Obama, Notre Dame, Abortion

The pro-lifers single-mindedly protesting President Barack Obama's receipt of an honorary degree from Notre Dame University have reduced the Catholic Catechism to a single issue. And it is precisely in the single-mindedness of such pro-life proponents that it can be showed that their concern is not, ultimately, about life.

The president is on the right side of Catholicism on immigration and the environment, just as previous presidents Notre Dame has honored have been on the wrong side of the Church on issues like capital punishment and support for nuclear weapons. To pick on the current president is to pick one particular issue as the litmus test of a person's contribution to advancing human excellence (the qualification for a honorary degree).

That is myopic, but worse still, many pro-lifers proffer their arguments in bad faith, or so Professor Sonu Bedi at Dartmouth argues (28:15 onwards).

If opponents of abortion want to make the State compel women to carry their foetuses to term, Sonu Bedi compellingly asks: why don't pro-lifers also demand that the State compels citizens who are uniquely situated to save a particular life to do so?

The latter are what Bedi calls "forced samaritan laws." As Judith Jarvis Thomson made clear decades ago, a law prohibiting abortion is a forced samaritan law, because a woman considering abortion would be told by the State that she must perform her duty of preserving a life.

Fair enough. Perhaps we should legislate such a world, but the truth is we have not, and are not even trying. In the Common Law of the US, there is, in general, no duty to rescue. That is to say, no person can be held liable for doing nothing while another person's life is in peril. In Vermont, one can be slapped with a $100 fine if one is uniquely positioned to save a life but fails to do so. Consider the glaring asymmetry of the law: $100 versus $2000-5000 in Texas if a woman is found to have undergone an illegal abortion.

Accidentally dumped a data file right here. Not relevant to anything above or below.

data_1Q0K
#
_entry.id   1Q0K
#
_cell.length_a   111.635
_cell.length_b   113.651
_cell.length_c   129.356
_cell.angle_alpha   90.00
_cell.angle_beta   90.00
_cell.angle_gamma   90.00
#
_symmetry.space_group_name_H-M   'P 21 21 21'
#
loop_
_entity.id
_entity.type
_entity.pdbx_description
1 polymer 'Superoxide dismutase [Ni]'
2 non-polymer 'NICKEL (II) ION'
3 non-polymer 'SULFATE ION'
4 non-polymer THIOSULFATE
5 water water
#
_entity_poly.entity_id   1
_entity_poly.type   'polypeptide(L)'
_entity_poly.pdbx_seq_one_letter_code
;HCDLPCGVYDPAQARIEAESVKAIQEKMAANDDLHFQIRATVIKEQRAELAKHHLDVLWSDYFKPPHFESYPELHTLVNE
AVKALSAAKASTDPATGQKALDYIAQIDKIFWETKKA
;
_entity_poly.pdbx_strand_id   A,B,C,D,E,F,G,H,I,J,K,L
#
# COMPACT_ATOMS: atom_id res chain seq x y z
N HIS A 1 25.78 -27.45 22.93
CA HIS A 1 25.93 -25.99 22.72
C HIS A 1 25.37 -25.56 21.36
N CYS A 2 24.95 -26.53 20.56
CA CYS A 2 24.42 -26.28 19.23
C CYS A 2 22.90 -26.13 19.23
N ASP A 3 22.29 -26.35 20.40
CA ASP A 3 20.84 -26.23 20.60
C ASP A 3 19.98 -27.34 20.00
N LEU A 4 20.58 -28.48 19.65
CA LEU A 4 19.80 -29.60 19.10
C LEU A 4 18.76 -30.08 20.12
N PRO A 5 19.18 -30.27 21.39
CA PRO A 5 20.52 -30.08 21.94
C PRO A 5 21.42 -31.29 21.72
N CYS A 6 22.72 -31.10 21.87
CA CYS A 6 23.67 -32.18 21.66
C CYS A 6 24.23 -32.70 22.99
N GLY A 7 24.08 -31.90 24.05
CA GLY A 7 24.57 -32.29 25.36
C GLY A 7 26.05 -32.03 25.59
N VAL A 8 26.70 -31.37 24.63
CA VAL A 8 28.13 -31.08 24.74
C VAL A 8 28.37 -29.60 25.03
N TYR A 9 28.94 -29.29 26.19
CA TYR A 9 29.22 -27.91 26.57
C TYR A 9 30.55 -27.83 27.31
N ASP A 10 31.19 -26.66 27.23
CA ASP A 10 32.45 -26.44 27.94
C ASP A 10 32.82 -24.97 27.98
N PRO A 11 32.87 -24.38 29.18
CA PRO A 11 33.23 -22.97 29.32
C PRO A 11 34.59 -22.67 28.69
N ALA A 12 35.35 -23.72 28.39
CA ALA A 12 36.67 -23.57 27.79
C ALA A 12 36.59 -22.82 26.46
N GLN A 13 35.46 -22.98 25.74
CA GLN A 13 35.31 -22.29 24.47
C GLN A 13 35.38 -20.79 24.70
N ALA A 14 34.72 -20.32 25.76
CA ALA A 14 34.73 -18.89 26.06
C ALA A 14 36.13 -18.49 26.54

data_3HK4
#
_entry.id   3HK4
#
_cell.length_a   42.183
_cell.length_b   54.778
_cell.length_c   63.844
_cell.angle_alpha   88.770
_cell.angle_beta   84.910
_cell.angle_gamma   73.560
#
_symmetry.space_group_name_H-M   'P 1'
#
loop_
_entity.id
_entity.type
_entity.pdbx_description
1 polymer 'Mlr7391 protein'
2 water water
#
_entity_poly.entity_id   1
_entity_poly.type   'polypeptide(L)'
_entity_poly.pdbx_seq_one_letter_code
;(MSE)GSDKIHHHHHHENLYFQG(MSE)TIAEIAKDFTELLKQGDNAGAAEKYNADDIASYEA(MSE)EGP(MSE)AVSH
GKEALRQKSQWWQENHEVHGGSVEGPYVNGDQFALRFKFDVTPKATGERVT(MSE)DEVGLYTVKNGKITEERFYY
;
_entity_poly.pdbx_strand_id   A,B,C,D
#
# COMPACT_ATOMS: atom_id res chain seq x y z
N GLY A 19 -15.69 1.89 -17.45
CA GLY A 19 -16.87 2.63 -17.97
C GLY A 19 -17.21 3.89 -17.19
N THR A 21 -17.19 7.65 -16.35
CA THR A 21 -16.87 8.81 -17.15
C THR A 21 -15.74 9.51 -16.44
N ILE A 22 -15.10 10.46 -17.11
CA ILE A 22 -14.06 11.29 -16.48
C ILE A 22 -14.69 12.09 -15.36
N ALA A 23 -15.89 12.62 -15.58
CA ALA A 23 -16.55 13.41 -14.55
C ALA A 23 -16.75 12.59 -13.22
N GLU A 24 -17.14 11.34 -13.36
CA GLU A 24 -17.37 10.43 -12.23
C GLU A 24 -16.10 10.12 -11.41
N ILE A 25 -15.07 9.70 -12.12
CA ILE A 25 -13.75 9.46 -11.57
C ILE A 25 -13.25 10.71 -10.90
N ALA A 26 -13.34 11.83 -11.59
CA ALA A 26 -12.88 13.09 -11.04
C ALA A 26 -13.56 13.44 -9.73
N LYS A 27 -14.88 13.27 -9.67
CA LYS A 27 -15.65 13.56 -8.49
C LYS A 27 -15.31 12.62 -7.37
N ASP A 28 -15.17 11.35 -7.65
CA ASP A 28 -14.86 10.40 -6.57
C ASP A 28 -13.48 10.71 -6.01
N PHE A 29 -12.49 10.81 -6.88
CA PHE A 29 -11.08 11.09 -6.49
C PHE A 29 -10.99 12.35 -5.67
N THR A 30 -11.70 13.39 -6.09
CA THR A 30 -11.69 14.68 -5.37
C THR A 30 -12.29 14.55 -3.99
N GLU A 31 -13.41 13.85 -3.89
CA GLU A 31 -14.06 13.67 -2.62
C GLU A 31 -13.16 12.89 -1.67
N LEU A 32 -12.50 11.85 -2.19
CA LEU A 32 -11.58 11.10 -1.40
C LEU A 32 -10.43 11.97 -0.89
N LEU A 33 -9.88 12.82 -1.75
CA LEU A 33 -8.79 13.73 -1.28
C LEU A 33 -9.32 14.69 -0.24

Ah, but as the rejoinder goes, perhaps a woman has consented to sex and perhaps that is why she has a special duty to the child she helped create, and not so for the random passer-by who chooses not to save a drowning child. OK, (assuming consenting to sex is the same as consenting to procreation) why don't we talk about laws alongside abortion laws that will also exact commensurate obligations on the father who also consented to the sexual intercourse that begot the child? Why are we so quick to pin consent and duty squarely on the woman seeking an abortion? Pro-lifers who seek laws against abortion but not laws for forced samaritanism are too quick to dismiss the immense physical and emotional costs of child-bearing that women have silently borne for millenia. And if they care only about protecting one type of life (and burdening only one group of people), then surely they are not, paradoxically, truly concerned about life but about something else, such as the preservation of traditional roles in the family.

If we value life, then we should dedicate our lobbying energy to saving any life writ large that is in imminent peril, and not merely the life in the womb. The burden of being pro-life should be equally born by all. Not only by women. If we are to be pro-life, then let us be pro-all-life, not just those lives that only women are uniquely privileged/burdened to save.

Monday, May 4, 2009